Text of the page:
This overuse injury is often misunderstood and mistreated
by Robert D. Ficalora, MD, and Jacqueline L. Gerhart
A 29-year-old male warehouse worker noticed pain in his right lower quadrant. The pain was intense and poorly localized (arrow) and increased with lifting or resisted hip flexion. Appendicitis was diagnosed, but pain persisted post-operatively. Necrotizing fasciitis was suspected, but repeated debridements failed to relieve the pain.
The inguinal ligament runs parallel to the inguinal crease (pink pencil line—see right). About midway in its length, the ligament became difficult to identify due to an exquisitely tender doughy area (arrow). Palpation of this area reproduced the patent’s symptoms, along with poorly localized lower abdominal pain. An attempted sit-up caused similar symptoms.
The iliopsoas bursa is located where the inguinal ligament, the iliopsoas tendon, and the transversus tendon intersect. An inflamed iliopsoas bursa is palpable as a doughy mass below the midpoint of the length of the inguinal ligament, lateral to the femoral artery. Most often the opposite, unaffected side demonstrates a normal, pencil-thin, easily defined, non-tender inguinal ligament.
The iliopsoas bursa is the largest bursa in the body and communicates with the hip joint in 15% of patients. Bursitis/tendonitis is caused by overuse and friction as the tendon rides over the iliopectineal eminence of the pubis. The condition is associated with lifting, unloading trucks, and participating in sports requiring extensive use of the hip flexors (e.g., soccer, ballet, uphill running, hurdling, jumping). Iliopsoas bursitis/tendonitis is characterized by deep groin pain, sometimes radiating to the anterior hip or thigh, and is often accompanied by a snapping sensation. The patient may limp.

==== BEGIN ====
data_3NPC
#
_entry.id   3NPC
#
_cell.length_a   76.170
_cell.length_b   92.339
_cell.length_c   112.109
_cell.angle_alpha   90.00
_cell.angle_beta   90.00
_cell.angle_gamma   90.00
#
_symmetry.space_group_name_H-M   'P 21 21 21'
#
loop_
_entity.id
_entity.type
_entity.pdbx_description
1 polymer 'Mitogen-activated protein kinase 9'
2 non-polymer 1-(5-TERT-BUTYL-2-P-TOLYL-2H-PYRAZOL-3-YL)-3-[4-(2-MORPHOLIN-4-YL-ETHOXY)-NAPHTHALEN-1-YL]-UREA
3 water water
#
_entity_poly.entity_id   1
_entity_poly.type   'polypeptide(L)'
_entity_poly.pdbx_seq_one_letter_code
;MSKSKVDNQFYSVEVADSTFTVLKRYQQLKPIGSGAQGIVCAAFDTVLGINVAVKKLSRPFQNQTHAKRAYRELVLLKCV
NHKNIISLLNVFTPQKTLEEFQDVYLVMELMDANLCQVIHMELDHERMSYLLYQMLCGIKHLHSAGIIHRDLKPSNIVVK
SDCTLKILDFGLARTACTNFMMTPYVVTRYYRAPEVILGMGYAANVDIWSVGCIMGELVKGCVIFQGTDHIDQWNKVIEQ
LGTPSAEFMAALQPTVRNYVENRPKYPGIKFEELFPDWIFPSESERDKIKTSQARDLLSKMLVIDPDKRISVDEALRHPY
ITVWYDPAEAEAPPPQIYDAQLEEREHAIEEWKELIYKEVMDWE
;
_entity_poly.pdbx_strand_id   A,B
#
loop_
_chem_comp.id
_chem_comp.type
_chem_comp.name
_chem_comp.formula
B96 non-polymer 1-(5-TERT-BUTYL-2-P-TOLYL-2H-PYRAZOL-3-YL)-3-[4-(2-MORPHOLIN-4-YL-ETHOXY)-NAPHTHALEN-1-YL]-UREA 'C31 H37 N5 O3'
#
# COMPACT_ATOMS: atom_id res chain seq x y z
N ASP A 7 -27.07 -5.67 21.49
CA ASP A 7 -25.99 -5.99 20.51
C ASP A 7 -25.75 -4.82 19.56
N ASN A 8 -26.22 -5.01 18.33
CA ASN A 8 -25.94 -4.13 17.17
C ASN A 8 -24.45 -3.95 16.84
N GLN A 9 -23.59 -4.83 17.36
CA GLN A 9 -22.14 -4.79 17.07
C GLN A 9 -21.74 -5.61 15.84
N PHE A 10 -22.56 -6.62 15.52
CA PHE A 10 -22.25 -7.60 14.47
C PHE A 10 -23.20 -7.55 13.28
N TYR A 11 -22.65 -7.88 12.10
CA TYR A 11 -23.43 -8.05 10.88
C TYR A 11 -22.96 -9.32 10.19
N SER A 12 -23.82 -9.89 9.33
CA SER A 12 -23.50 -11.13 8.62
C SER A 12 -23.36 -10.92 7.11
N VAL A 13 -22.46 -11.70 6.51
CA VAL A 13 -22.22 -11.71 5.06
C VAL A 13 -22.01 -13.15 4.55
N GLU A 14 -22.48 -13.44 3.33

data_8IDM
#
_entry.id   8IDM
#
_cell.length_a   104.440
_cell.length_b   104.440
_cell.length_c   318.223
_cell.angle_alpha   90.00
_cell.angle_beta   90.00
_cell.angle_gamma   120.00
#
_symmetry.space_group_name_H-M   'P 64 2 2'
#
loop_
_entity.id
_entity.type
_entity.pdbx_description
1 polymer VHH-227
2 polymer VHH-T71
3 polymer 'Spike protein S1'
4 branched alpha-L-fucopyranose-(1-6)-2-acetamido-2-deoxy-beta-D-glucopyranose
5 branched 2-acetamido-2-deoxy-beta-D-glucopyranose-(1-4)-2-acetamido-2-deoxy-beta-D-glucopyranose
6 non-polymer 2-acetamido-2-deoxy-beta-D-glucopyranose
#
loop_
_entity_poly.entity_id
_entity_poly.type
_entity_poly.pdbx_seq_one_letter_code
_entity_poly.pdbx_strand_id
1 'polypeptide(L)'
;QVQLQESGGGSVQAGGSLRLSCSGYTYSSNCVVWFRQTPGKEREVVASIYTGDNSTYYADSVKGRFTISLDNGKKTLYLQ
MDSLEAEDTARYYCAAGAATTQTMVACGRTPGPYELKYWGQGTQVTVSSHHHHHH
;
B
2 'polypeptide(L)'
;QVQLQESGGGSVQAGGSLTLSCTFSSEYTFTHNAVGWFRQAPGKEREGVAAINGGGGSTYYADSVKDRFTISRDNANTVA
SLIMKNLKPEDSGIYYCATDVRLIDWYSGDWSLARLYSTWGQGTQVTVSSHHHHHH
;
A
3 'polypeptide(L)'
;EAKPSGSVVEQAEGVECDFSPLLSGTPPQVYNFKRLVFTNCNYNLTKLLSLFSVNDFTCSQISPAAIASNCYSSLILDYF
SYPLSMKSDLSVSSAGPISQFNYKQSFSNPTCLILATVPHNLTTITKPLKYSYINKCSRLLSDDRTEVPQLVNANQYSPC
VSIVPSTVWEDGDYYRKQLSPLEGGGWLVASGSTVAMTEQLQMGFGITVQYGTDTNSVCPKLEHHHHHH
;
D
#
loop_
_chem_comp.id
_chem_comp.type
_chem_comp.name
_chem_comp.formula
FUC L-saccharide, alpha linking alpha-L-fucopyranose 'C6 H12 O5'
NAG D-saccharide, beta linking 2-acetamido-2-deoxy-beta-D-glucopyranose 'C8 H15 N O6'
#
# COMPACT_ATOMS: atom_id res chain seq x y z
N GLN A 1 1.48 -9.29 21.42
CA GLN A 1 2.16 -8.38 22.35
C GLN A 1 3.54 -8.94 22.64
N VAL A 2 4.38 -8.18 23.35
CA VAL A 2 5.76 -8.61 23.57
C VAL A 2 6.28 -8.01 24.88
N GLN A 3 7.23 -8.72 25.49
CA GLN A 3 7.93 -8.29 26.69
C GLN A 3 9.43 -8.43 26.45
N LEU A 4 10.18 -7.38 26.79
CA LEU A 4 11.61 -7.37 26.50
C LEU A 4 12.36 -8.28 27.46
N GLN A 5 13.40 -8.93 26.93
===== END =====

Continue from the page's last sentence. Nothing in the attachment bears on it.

The pain is difficult for patients to localize and challenging for clinicians to reproduce. In fact, the average time from the onset of symptoms to diagnosis is 31 to 42 months. It is common for many other diagnoses to be entertained and treated with no improvement. Physical examination will reveal pain on deep palpation over the femoral triangle, where the musculotendinous junction of the iliopsoas can be palpated as a doughy diffuse area of tenderness at the midpoint of the inguinal ligament.
Pain may also be produced when the affected hip is extended or when the supine patient raises his or her heels off the table at about 15 degrees. In the latter position, the only active hip flexor is the iliopsoas.
Although these procedures are not necessary for diagnosis, iliopsoas bursitis is best visualized using ultrasound or MRI—either of which will reveal a collection of fluid adjacent to the muscle. Treatment is conservative and consists of rest followed by stretching of the hip flexors and rotators, then strengthening and gradual return to work or sport. As in any overuse injury, biomechanical abnormalities must be sought and corrected. While most patients resolve spontaneously, corticosteroid injections are helpful in about one-third of patients. Rarely, surgical management of recalcitrant cases is warranted.
The following procedure should be followed when administering a corticosteroid injection. With the fingers of one hand, identify and isolate the inguinal ligament in the area of doughy discomfort. With the other hand, insert a 1.5-inch needle to its hub, parallel to the ligament, and inject a steroid and lidocaine mixture slowly while withdrawing the needle to avoid inadvertently injecting the ligament or any tendons.
A medium-acting depot steroid gives good, long-lasting relief. A mixture of lidocaine or bupivacaine and the steroid allows for immediate relief, as well as confirmation that the steroid reached its target. TH
Gerhart is a third-year medical student at the Mayo Clinic College of Medicine, and Dr. Ficalora is an associate professor in internal medicine at the Mayo Clinic College of Medicine.
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